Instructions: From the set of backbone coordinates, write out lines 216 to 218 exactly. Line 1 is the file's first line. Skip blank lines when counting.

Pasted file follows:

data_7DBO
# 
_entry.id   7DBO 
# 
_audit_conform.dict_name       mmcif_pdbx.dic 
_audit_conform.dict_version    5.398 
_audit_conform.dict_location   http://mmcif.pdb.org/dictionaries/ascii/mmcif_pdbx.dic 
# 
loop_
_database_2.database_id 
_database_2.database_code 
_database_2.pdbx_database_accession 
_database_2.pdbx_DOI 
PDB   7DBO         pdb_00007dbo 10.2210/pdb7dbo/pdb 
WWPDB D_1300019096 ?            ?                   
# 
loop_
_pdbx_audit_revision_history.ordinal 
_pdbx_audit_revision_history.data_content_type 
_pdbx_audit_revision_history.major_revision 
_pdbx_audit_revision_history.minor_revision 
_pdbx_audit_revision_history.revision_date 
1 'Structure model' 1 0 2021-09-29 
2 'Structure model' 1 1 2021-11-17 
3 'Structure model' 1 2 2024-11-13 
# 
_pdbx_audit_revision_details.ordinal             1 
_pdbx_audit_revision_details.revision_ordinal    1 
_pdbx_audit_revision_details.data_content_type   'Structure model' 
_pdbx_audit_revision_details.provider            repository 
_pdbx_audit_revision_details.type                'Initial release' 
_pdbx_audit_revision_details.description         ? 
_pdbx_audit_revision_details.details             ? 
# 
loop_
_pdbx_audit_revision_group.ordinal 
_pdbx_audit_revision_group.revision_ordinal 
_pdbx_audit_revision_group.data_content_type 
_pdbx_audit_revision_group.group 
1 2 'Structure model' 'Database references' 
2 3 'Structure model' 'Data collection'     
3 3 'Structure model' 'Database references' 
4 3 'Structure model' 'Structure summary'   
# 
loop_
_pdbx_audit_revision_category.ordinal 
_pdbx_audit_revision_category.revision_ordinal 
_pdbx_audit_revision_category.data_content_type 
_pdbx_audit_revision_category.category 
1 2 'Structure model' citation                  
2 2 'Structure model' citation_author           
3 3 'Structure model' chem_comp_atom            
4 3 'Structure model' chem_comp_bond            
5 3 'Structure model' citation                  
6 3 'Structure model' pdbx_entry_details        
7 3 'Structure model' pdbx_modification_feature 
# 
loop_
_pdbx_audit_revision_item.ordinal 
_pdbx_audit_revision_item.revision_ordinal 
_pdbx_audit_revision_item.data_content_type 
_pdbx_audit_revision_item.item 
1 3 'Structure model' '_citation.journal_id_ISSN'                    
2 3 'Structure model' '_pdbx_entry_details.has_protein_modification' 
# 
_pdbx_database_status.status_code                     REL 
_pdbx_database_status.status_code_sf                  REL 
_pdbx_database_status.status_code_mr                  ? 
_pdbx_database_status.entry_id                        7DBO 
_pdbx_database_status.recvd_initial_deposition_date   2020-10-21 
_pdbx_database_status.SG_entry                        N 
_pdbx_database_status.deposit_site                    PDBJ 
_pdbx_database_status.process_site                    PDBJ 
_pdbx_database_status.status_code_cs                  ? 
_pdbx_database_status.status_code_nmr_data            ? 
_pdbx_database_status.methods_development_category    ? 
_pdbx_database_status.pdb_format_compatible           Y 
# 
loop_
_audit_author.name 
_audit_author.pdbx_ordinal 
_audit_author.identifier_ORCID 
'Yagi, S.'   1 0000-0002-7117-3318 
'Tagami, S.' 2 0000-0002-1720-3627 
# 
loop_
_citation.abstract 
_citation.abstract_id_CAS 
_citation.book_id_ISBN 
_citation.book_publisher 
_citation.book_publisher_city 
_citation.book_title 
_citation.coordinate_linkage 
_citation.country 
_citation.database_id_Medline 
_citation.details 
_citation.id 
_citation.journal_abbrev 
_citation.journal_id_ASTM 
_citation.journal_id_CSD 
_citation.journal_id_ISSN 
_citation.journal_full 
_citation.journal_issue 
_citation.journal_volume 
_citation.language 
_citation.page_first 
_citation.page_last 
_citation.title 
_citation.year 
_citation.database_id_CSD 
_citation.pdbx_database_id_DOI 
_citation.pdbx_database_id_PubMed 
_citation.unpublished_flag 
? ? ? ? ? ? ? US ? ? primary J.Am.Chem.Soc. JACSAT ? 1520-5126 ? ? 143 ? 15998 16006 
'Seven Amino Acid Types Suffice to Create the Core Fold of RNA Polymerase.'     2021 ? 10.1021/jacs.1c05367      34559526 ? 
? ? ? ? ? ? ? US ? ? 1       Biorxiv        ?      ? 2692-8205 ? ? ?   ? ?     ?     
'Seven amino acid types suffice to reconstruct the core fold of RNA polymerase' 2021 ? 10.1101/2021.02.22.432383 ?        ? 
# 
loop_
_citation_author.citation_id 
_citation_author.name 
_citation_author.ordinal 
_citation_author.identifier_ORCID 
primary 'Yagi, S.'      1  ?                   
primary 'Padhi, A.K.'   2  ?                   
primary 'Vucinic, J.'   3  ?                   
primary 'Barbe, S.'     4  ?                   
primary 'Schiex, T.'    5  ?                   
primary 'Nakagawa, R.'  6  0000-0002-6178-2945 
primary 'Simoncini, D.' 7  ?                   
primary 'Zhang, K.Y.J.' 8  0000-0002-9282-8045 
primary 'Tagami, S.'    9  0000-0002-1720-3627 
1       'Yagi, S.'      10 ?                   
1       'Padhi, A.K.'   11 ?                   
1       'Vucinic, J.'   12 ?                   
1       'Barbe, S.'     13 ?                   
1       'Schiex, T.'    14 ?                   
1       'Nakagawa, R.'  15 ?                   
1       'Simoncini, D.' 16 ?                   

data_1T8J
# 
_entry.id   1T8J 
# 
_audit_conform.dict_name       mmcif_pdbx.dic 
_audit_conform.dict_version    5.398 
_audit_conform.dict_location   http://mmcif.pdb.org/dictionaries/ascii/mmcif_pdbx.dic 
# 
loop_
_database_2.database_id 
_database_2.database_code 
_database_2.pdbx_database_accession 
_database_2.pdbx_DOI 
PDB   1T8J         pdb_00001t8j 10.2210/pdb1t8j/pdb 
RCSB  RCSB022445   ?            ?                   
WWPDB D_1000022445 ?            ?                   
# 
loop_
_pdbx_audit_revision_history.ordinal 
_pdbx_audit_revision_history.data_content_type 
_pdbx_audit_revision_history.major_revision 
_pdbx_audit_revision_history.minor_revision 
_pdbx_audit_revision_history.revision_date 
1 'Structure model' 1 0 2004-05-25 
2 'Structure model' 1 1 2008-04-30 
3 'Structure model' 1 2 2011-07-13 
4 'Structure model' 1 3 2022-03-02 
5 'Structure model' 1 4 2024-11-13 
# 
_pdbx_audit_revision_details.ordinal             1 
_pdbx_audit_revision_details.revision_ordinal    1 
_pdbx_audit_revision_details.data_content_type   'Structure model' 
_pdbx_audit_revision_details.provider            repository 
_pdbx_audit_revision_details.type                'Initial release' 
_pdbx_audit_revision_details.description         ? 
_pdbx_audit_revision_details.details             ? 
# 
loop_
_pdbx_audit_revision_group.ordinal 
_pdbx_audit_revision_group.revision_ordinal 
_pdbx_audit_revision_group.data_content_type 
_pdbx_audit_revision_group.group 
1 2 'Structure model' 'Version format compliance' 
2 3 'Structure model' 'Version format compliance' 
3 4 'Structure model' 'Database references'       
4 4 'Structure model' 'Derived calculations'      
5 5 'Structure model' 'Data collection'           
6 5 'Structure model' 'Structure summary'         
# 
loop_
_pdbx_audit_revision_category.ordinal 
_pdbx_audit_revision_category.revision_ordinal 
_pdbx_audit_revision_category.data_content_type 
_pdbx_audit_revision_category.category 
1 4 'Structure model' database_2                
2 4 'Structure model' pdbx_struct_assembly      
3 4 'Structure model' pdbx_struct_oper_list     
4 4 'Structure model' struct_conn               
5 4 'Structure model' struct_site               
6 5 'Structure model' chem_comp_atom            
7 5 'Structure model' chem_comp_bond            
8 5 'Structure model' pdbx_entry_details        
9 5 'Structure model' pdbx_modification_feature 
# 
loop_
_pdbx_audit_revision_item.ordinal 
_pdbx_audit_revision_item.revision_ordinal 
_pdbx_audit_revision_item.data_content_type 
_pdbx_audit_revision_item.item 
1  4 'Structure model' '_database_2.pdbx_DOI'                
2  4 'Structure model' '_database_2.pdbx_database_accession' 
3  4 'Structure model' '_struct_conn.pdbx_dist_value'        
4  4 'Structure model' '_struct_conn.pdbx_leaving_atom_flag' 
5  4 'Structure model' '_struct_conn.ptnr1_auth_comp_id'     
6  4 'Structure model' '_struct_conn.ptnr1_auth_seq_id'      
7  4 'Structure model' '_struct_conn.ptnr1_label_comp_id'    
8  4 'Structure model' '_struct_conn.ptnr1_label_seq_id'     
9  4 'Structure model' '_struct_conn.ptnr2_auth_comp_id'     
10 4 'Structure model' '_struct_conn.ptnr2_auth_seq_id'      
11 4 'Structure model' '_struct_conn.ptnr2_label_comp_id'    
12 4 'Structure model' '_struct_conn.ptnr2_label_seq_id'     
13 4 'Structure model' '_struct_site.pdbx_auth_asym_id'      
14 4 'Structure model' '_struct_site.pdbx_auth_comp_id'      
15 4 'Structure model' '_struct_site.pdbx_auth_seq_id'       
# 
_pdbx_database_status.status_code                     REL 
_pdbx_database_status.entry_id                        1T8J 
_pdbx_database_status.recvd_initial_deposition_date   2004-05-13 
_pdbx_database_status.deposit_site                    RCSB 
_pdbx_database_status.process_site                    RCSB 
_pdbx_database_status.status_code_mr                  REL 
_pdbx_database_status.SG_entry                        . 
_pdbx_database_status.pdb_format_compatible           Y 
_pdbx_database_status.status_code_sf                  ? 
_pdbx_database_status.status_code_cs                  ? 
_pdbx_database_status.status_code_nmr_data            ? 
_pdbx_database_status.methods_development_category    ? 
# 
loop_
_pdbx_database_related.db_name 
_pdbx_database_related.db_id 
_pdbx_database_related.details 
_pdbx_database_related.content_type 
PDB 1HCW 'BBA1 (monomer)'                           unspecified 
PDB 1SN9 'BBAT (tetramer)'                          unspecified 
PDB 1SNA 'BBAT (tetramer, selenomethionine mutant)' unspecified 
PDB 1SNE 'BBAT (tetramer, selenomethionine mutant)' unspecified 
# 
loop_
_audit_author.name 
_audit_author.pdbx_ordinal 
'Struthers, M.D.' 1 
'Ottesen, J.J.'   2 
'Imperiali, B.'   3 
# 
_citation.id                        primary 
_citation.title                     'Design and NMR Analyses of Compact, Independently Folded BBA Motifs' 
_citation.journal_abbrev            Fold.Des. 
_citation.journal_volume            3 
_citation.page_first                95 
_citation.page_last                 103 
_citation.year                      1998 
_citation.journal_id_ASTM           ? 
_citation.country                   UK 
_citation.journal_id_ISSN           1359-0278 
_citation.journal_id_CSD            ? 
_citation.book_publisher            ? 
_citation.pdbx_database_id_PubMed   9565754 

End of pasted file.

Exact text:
8  4 'Structure model' '_struct_conn.ptnr1_label_seq_id'     
9  4 'Structure model' '_struct_conn.ptnr2_auth_comp_id'     
10 4 'Structure model' '_struct_conn.ptnr2_auth_seq_id'      